Merita Kuçuku is the Head of the National Regulatory Authority of Vaccines & Immunobiological Products of Albania at National Center Drugs Control in Tirana, Albania. In 2010 she finished her Ph.D thesis "Study & chemical analytical evaluation of some vaccines that used in Albania".

Elisabeth Alice Liyong Diallo is a Medical Doctor based in Senegal. For the past 4-5 years, she has mainly been monitoring clinical trials in Africa (especially vaccine trials) for differents sponsors/organisations/pharmaceutical companies.She was deeply involved in the monitoring of the recently licensed meningitis vaccine (MENAFRIVAC from Path-WHO and SIIL) in The Gambia, Ghana and Mali. She also provided audit expertise for the national ethic committee as well as other actors of research in Senegal (like the national pharmacovigilance department) to help them improve the current system of submission, approval and supervision of clinical trial (especially vaccine trials) in the country. In a short furture, she may be assisting clinical trials in the area of pharmacovigilance (AE/SAE assessment).

Luong Chan Quang, MD, is currently deputy head of Public Health Department in Pasteur Institute in Ho Chi Minh City. He was a graduate of Medical University of Ho Chi Minh city in 1996 and had a master degree in epidemiology from the same University in 2002. He is responsible for disease surveillance and control, especially in dengue fever. In 1997, he started working in Pasteur Institute as the experts of National program for Dengue control in Southern Viet Nam. From 2006 till now, he has been secretary of Steering Committee of National program for Dengue control. He participates in annual training for all Dengue staff of 20 provinces in Southern Viet Nam. He has the experience in setting up the surveillance system, monitoring, evaluation and intervention for Dengue National program in Viet Nam. In 2010, he took charge in establishing Clinical Trial Unit in Public Health Department of Pasteur Institute in Ho Chi Minh City, under the approval of Ministry of Health. This Unit will take charge in vaccine evaluation for any new vaccine products be intended to registry in Vietnam. In 2004, he participated in series of studies cooperated between Sanofi Pasteur and Pasteur Institute for the preparation field site of Dengue vaccine trial including epidemiological research and burden of dengue. In 2007, he was coordinator of clinical trial phase II of dengue vaccine. Now he is investigator preparing for clinical trial phase III of dengue vaccine. He has published in Dengue Bulletin of WHO in the South-East Asia and Western Pacific Regions, especially for the epidemiology characteristics of Dengue and the models of Dengue control.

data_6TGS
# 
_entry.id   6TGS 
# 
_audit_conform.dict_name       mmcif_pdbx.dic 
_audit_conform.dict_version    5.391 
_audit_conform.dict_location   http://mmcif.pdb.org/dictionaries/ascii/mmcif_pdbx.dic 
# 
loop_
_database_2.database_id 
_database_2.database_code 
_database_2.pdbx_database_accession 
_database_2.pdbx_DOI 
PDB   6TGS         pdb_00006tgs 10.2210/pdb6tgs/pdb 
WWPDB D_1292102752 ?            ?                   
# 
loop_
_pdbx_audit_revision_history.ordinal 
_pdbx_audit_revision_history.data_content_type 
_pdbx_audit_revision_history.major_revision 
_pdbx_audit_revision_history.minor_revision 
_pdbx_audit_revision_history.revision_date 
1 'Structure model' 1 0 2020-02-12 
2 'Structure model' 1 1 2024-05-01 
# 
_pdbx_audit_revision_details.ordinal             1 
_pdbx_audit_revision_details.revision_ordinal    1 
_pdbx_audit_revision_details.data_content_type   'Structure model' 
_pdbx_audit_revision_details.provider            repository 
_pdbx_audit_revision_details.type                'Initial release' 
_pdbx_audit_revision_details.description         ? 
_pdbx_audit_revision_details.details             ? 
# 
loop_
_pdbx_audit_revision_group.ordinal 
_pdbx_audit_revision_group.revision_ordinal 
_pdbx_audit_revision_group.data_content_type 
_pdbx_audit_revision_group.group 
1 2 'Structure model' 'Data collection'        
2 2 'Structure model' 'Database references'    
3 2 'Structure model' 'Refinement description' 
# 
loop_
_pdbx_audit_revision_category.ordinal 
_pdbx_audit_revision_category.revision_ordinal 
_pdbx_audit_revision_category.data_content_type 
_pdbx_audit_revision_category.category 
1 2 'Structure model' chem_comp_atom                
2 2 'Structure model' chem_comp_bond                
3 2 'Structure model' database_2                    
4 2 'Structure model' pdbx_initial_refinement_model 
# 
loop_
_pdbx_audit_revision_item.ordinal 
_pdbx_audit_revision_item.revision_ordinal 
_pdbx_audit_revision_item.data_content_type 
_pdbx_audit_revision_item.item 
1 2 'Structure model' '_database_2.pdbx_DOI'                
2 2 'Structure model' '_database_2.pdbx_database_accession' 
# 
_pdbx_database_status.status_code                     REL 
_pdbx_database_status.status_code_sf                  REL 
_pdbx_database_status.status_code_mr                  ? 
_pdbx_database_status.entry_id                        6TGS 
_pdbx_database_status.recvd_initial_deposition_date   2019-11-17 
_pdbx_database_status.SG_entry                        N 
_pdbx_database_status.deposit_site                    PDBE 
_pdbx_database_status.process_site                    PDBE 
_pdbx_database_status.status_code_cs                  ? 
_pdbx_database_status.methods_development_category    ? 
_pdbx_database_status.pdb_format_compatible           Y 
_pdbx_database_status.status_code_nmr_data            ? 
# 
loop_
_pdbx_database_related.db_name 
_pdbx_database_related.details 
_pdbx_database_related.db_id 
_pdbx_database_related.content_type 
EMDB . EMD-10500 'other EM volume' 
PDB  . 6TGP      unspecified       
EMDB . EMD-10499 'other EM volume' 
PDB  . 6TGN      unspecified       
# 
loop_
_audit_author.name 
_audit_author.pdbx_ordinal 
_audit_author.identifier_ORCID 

Yauba Saidu was trained as an MD in the University of Yaounde 1 in Cameroon. He has served as head of the sickle cell unit in a referecence paediatrics teaching hospital and also as a study physician for several malaria clinical trials projects. In 2009, he was awarded a scholarship by Novartis to study vaccinology and Pharmaceutical Clinical Development at the University of Siena. After his masters degree, he did a one year internship in the clinical department of Novartis Vaccine where he was involved in a wide range of vaccine development activities including vaccine trials and preparation of regulatory submission documents. His current interest includes the epidemiology of vaccine preventable diseases in developing countries; Vaccine clinical trials and regulations in developing countries; and Factors influencing the introduction of new vaccines in the developing world.

Anne Wajja is a medical doctor with an MBChB degree from Makerere University, Uganda and a Masters of Science degree in epidemiology from the University of Toronto in Canada. She is the project manager of a 45 persons team based at the Infectious Diseases Institute in Uganda is involved in epidemiology cohort studies and TB surveillance in preparation for conducting the vaccine trials in Africa. The team is currently involved in setting up a site and preparing for conducting phase IIB and III trials of novel TB vaccines in Uganda. This is one of the sites in Africa where it is hoped large phase II vaccine trials for TB and possibly other infectious diseases like malaria and HIV will be done. Anne has previously worked in TB research in Uganda on a number of phase 1 and II clinical trials for TB drugs, TB immunology and early TB vaccines e.g Mycobacteria Vaccae. As a research fellow at the Hospital for Sick Children in Toronto she did community-based research in asthma, other childhood respiratory diseases and childhood surgeries. In 2011 she plans to start PhD studies in Clinical trials and Epidemiology with a specific interest in vaccinology and particularly TB vaccines.